Written by: Karmella Haynes.
CSH Syn Bio 2014 began at 8:30 am sharp today. Sixteen students met in lab 329 in Beckman Hall to start their week-1 crash course in hands-on synthetic biology. Our students will gain exposure to four very different areas in synthetic biology: cell-free in vitro systems, bacterial engineering, yeast metabolism, and mammalian cell genome editing. Rotating sub-groups of 5 or 6 students will work closely with one instructor and their TA to learn as much as they can about one full topic each day over the next four days.
At 4 pm we switched from lab work to an interactive session where every student and the TA’s gave lightning talks about their current work and interests to break the ice. Our students’ backgrounds are even more diverse than our course content…a perfect recipe for creative ideas.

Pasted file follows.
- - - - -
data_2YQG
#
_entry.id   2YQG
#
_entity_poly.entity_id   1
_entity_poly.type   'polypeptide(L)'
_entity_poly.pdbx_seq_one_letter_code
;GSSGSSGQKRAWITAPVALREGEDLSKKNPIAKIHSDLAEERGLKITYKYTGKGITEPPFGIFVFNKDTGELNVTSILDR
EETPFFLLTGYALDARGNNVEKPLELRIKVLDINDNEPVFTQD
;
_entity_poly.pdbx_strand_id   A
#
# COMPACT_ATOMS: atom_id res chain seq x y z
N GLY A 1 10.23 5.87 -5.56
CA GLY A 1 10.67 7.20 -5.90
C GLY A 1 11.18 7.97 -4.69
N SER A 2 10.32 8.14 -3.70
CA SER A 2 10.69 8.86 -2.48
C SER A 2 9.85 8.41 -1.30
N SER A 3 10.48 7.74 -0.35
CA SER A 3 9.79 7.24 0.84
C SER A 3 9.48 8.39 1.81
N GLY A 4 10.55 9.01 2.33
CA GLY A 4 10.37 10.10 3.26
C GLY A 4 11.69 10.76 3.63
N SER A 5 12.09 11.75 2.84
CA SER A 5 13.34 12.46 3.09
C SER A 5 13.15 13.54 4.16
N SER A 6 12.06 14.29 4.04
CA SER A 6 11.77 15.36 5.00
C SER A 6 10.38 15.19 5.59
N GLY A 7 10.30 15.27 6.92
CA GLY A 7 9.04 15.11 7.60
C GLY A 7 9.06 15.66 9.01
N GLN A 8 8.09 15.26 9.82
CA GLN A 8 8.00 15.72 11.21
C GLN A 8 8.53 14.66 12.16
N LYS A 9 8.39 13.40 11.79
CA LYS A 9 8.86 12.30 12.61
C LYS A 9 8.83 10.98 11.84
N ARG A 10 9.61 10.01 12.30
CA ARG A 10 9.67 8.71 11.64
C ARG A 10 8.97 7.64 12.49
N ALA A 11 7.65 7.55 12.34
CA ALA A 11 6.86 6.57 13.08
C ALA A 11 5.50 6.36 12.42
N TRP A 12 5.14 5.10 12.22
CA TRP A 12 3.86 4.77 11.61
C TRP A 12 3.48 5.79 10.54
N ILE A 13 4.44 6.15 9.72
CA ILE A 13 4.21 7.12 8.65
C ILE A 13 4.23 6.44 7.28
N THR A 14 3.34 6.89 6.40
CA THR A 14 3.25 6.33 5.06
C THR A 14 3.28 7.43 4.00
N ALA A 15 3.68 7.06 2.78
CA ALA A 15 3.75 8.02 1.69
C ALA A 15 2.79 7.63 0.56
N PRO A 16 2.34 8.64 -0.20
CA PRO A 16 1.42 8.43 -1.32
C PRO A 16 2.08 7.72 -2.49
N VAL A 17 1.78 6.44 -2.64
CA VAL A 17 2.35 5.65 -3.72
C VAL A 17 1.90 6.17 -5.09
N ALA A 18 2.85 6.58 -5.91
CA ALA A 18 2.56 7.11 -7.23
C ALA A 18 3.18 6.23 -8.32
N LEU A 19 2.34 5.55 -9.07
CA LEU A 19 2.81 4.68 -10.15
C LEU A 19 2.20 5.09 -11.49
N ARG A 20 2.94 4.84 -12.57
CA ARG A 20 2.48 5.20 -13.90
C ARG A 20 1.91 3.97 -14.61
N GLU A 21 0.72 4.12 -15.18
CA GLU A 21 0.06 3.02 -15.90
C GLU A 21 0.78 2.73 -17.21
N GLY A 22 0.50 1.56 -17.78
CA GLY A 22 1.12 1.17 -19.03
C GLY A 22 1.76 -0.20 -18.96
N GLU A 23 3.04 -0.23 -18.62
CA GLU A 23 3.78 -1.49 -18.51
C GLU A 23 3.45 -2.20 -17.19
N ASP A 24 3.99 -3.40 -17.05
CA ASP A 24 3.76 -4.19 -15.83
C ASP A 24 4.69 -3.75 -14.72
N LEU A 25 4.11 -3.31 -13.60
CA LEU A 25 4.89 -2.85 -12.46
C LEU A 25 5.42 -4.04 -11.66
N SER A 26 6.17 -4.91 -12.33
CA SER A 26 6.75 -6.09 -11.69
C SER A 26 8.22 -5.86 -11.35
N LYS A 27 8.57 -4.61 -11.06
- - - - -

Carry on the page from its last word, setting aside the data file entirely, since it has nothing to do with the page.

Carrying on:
Richard Murray kicked off our seminar series with an engineer’s perspectives and aspirations for bioengineering. His self-driving-car DARPA project analogy was a great motivator for getting biologists, and those interested in biology, to think about the challenges of making biology easier, and possible, to engineer in a reliable manner. His bioengineering work involves txtl (cell-free transcription translation), which is used to build “biomolecular breadboards” that enable fast, simple characterization of gene circuits. The challenge that lies ahead is to take the lessons learned from this model system and translating them into living, dividing cells.
Julius Lucks, one of the 2014 instructors, presented a follow-up technical lecture on how to use txtl to build rationally designed systems of network modules, which is featured int he CSH Syn Bio lab activities. In addition to summarizing applied molecular biology, his slides payed homage to the centrality of RNA in information storage and structure-based biochemical function.